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Black Bourgeoisie

3.99  ·  Rating Details ·  148 Ratings  ·  12 Reviews
A classic analysis of the Black middle class studies its origin and development, accentuating its behavior, attitudes, and values during the 1940s and 1950s.

When it was first published in 1957, E. Franklin Frazier’s Black Bourgeoisie was simultaneously reviled and revered—revered for its skillful dissection of one of America’s most complex communities, reviled for daring t
Paperback, 272 pages
Published February 13th 1997 by Free Press (first published July 1st 1962)
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Matthew Quest
Oct 14, 2012 Matthew Quest rated it it was amazing
This analysis of the Black middle classes from 1952 continues to offer fresh insights. One cannot be familiar with the cultures of Historically Black Colleges in the South or the perspectives of Black media without having perennial eye opening moments from reading this book. Often providing a scathing analysis, HBCUs are presented as inventing a false elite, and the Black media as inventing notions of political economy for the entire community which elevate the petty projects of Black Businesses ...more
Jan 20, 2009 Eric rated it really liked it
This book certainly lives up to the shocking revelation part and sadly not much has changed since its publication in 1957, yea very deep. Its alot of stuff that I already knew, but its roots are so disturbingly clownish that often when I was reading this on the El coming home my face was twisted as if I was sucking lemons
Dec 10, 2012 Pascal rated it really liked it
A classic by famed Black sociologist E. Franklin Frazier that provides a searing and honest assessment of the Black upper middle class. The analysis is often blunt and hard hitting but intellectually honest.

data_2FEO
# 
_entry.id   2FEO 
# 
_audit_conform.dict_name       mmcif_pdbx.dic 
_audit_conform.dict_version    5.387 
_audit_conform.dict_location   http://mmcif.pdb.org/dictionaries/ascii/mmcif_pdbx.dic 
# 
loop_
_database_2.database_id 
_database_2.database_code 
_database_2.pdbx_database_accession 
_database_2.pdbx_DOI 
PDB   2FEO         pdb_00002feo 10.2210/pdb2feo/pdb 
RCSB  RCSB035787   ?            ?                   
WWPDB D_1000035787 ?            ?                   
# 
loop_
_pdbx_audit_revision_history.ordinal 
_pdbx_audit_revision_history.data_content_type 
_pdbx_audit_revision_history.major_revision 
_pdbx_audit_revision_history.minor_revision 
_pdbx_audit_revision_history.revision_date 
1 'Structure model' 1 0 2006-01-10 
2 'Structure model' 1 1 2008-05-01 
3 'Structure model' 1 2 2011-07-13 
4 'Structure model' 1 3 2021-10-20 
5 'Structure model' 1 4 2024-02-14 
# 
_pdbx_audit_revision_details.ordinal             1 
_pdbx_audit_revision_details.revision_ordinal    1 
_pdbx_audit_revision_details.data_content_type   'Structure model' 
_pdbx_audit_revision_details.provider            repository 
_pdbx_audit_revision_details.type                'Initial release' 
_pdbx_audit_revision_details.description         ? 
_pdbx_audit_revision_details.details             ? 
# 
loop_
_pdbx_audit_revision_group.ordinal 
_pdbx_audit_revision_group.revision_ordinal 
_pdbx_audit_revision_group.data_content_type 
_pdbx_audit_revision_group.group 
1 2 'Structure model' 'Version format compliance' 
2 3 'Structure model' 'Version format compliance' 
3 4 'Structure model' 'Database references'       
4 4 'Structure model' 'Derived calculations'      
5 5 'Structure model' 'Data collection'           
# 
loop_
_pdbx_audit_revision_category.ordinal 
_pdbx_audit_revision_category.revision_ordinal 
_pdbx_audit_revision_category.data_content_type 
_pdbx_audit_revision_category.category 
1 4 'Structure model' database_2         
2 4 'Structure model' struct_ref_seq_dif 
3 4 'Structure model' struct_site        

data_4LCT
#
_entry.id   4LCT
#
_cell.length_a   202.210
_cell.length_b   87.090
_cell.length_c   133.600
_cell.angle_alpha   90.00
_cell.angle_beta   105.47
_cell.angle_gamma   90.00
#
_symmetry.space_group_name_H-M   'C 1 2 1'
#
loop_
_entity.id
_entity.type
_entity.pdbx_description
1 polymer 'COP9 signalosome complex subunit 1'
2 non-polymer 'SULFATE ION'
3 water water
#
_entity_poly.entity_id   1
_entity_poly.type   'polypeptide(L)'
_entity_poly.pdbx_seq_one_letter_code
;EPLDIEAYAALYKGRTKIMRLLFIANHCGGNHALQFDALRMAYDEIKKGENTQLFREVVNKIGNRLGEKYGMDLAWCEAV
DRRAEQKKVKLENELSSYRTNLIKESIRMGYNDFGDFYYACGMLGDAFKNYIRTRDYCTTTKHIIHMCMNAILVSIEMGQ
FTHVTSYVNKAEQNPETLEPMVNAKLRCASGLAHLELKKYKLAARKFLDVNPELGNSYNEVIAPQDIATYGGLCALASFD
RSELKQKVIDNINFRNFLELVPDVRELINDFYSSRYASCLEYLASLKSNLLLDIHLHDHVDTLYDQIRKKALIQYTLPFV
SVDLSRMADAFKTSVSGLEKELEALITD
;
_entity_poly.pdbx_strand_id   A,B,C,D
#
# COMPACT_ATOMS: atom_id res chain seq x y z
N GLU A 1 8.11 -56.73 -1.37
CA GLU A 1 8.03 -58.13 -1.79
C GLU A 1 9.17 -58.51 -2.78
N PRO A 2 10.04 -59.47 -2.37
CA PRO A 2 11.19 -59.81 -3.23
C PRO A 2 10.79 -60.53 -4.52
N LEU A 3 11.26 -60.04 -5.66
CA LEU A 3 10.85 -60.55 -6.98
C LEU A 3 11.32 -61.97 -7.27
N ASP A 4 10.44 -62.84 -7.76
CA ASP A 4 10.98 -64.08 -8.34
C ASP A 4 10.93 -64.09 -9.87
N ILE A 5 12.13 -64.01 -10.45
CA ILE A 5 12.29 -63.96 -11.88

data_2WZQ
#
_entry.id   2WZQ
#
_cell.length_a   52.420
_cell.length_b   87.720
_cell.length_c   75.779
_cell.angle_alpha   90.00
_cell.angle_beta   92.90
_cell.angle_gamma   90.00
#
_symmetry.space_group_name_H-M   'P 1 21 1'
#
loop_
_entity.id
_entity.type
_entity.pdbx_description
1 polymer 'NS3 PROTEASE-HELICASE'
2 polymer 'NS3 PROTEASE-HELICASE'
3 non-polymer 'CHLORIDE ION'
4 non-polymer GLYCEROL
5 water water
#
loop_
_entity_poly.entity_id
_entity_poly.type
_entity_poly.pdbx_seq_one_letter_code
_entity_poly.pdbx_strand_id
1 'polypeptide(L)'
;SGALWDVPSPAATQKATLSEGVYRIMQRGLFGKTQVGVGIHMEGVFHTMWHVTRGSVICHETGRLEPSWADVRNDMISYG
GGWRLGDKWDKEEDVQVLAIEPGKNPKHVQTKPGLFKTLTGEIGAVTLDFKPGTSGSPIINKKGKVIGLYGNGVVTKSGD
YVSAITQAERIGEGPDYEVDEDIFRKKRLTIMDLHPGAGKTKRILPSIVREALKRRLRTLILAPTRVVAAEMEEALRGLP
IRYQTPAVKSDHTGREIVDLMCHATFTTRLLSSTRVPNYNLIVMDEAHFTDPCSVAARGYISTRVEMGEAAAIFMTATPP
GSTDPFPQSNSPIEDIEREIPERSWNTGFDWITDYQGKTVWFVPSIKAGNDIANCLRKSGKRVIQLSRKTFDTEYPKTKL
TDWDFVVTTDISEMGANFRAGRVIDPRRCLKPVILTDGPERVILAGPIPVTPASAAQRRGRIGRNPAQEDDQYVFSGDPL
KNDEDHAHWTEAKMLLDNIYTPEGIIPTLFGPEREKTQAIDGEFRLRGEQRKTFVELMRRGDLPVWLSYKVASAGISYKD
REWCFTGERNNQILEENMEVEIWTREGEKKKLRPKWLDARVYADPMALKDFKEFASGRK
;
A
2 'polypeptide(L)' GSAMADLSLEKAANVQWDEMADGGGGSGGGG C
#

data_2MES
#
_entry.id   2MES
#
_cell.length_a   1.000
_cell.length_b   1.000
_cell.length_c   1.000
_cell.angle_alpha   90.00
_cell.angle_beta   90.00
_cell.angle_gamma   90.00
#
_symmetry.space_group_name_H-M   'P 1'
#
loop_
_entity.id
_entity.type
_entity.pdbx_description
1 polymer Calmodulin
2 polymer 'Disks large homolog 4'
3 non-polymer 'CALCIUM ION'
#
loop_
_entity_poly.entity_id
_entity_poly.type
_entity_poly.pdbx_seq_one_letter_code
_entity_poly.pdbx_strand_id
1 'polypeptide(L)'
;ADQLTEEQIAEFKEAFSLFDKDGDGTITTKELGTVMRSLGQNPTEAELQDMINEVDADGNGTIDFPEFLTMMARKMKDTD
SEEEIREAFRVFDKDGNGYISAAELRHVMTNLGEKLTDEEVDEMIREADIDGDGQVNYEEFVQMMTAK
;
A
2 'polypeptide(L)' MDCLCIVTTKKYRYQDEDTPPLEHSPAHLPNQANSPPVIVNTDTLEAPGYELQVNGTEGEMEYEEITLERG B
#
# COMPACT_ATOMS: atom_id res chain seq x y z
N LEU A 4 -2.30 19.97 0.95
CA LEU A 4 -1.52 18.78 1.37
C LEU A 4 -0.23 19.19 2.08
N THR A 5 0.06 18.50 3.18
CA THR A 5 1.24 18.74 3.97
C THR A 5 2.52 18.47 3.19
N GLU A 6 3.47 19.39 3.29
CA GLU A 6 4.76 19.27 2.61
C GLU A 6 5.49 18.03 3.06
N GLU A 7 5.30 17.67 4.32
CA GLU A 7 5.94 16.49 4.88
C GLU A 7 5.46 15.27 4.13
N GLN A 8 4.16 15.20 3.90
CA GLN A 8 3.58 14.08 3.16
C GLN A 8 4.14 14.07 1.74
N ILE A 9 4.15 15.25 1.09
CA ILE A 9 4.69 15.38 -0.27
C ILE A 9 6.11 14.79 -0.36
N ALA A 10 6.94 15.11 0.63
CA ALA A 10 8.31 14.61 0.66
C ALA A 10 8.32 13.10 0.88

Apr 21, 2013 Kristl rated it it was amazing
Written in 1957 so much of it still rings true today. This book is incredible.
Aug 30, 2007 Randoll rated it liked it
Shelves: general
will add comment later...
Ralowe Ampu
Aug 28, 2013 Ralowe Ampu rated it it was amazing
i was always on my guard the whole time i was reading this. perhaps frazier might not be interrogating his fundamental internalized racism as much as i imagine myself to be, but his bigger point in the grand scheme come incredibly close to my own. maybe his writing is just an example of how critical black study in public discourse invokes an awkward interiority that unseemly blurs subject/object. just go with it. the alternative ain't appealing, and is the primary (a)social problem. but he doesn ...more
R.K. Johnson
May 21, 2015 R.K. Johnson rated it liked it
Interesting book. Good historical data and references, although I found Frazier's critique of the Black elite to be, well, outright disparaging and contentious. I don't know much about his personal life other than the fact he was one of five children brought up in what may have been a middle class household, by his bank messenger father and housewife mother. I wonder if such a harsh critique is the result of his personal knowledge of this particular group or superficial research. However Frazier ...more
Jul 15, 2014 Marc rated it it was amazing  ·  review of another edition
political incorrectness at the highest level...a classic
Joi Reece
Jun 10, 2012 Joi Reece rated it it was amazing
Shelves: favorites
This book is quite the read and worth the time for all individuals regardless of color or race. Through the reading of this book one can learn a lot, widen their horizon and relate upon the issue of racism.
Jul 28, 2009 Kimeticsolutions rated it it was amazing
The very best book on uncovering black life from an economic standpoint during the post -antibellum period. Excellent sociological framework.
Jul 06, 2016 JM rated it really liked it
Shelves: black-lives
This book was the foundation of a study i did Junior year of undergrad. Awesome text. Very informative.
Nov 05, 2012 Quint rated it it was amazing
A classic for understanding the black middle class
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Edward Franklin Frazier was a pioneering African-American sociologist. Frazier received his B.A. from Howard University, his M.A. from Clark University, and his doctorate from the University of Chicago, with which he is most famously affiliated. He was a member of the first Chicago School of sociology, focusing on urban sociology, as well as the intersection of social structures and physical envir ...more
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